MOTW Typo Thread

The Machine Of The World is selling well, beyond what I had hoped. Thanks to everyone who has bought a copy so far!

This is a first edition and as such, there are probably a few typos lurking between the covers. It happens. Stephen King has typos, and he has an army of proof readers and professional editors.* And in the case of someone who wrote, illustrated, designed and typeset their own book, well, it’d be a miracle if there weren’t a few typos somewhere.

So, consider this an open thread: if you find any typos in The Machine Of The World, leave a comment, telling me page number, paragraph and what the goof is. In a few months, when the book has been thoroughly combed through, I’ll make the changes and put up a second edition.†

Update 5/8/08: I’ve moved this back to the top and reopened comments. I’ve also added various formats to the free download option. You can now download a pdf, txt, html or Open Document Text file. There’s even a Word doc version. That’s right, I’m giving away Microsoft proprietary software. For Free. I’m sure Bill Gates will wake up tonight in a cold sweat, knowing that someone, somewhere didn’t pay money for something with the Microsoft name on it. Come and get me, Bill!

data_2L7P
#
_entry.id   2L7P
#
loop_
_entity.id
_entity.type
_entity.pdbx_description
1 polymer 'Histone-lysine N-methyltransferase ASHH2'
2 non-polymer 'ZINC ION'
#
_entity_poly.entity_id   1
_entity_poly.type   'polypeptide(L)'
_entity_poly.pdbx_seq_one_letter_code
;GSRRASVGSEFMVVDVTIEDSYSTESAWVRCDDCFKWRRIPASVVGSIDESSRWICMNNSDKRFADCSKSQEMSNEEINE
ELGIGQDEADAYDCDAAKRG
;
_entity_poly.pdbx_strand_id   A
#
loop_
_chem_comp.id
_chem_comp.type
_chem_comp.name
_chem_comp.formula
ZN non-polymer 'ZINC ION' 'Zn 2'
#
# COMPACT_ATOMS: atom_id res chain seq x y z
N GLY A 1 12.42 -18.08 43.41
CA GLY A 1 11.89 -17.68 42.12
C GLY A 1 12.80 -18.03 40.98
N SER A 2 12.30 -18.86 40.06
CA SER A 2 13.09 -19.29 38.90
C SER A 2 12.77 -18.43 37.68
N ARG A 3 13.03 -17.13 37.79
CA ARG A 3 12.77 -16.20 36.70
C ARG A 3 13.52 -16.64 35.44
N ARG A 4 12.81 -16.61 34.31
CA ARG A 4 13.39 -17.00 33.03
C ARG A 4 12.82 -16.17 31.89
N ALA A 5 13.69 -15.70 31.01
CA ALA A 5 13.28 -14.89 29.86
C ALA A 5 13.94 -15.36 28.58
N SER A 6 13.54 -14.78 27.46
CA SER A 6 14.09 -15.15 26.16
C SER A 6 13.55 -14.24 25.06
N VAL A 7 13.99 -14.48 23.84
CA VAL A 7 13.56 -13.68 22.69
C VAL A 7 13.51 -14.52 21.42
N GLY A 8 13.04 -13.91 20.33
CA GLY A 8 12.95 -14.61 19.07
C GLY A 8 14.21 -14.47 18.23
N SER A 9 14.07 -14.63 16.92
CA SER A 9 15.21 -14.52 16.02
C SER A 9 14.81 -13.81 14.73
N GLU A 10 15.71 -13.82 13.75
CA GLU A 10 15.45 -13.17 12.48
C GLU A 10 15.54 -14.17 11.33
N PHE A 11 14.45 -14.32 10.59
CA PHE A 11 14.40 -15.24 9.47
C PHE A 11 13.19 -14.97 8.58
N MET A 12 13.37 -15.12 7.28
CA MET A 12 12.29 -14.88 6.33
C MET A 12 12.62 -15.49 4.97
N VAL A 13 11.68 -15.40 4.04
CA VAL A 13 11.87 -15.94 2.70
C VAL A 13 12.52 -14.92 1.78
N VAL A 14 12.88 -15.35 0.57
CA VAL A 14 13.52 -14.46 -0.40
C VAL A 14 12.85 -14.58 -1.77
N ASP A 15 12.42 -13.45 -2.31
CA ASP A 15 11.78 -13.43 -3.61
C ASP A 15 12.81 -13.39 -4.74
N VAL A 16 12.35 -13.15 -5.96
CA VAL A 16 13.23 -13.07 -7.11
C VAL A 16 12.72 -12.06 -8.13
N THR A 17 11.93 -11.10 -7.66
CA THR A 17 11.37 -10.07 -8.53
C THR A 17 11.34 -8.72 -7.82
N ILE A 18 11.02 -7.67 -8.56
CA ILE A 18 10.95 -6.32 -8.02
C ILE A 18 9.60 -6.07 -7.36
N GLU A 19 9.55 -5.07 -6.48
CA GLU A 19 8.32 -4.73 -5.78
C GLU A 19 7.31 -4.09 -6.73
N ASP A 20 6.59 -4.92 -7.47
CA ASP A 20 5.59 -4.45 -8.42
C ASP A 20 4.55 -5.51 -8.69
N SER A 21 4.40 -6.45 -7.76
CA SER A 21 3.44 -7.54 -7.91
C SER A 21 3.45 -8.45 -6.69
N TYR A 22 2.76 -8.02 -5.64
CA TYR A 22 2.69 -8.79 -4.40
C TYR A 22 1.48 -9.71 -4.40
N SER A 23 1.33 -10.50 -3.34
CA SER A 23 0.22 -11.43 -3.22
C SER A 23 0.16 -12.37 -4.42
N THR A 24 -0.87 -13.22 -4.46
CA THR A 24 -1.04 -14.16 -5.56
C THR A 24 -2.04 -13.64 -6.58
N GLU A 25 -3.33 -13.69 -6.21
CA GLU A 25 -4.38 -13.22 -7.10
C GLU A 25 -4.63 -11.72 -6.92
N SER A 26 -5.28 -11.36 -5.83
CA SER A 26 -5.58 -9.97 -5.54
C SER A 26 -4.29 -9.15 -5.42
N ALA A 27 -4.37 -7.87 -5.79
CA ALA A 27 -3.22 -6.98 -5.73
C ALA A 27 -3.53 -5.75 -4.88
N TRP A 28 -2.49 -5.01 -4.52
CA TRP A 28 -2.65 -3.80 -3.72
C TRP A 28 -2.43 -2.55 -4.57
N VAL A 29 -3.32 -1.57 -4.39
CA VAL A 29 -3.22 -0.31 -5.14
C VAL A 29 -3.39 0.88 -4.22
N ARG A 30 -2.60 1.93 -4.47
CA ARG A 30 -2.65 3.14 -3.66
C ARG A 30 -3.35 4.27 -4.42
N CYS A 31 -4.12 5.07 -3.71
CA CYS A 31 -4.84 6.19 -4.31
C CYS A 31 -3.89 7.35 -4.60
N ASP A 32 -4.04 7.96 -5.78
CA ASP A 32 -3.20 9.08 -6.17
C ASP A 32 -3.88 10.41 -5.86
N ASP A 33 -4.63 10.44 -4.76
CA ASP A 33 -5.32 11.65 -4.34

* 86 years after publication, James Joyce’s Ulysses still has typos. In fact, there are whole sections that scholars debate over matters of typography and vocabulary, because Joyce had lifelong vision problems, hand wrote the manuscript and made constant revisions and corrections, sometimes contradicting previous edits, making it nearly impossible for there to be a consensus as to what the proper text should look like. MOTW has no such problems, as I follow standard typography and spelling conventions. The made up words are obvious and, I think, are consistently spelled throughout. When in doubt though, the spelling of the first use of the word is correct.

† Which means these first editions will be extra-valuable one day when I’m a famous author. Or just orthographic oddities from the long lost age of late-stage capitalist America, suitable for barter with the other roaming tribes of nomadic hunter gatherers scrabbling a hard existence in the drowned world of a post-oil collapse/globally warmed over society. Whichever comes first.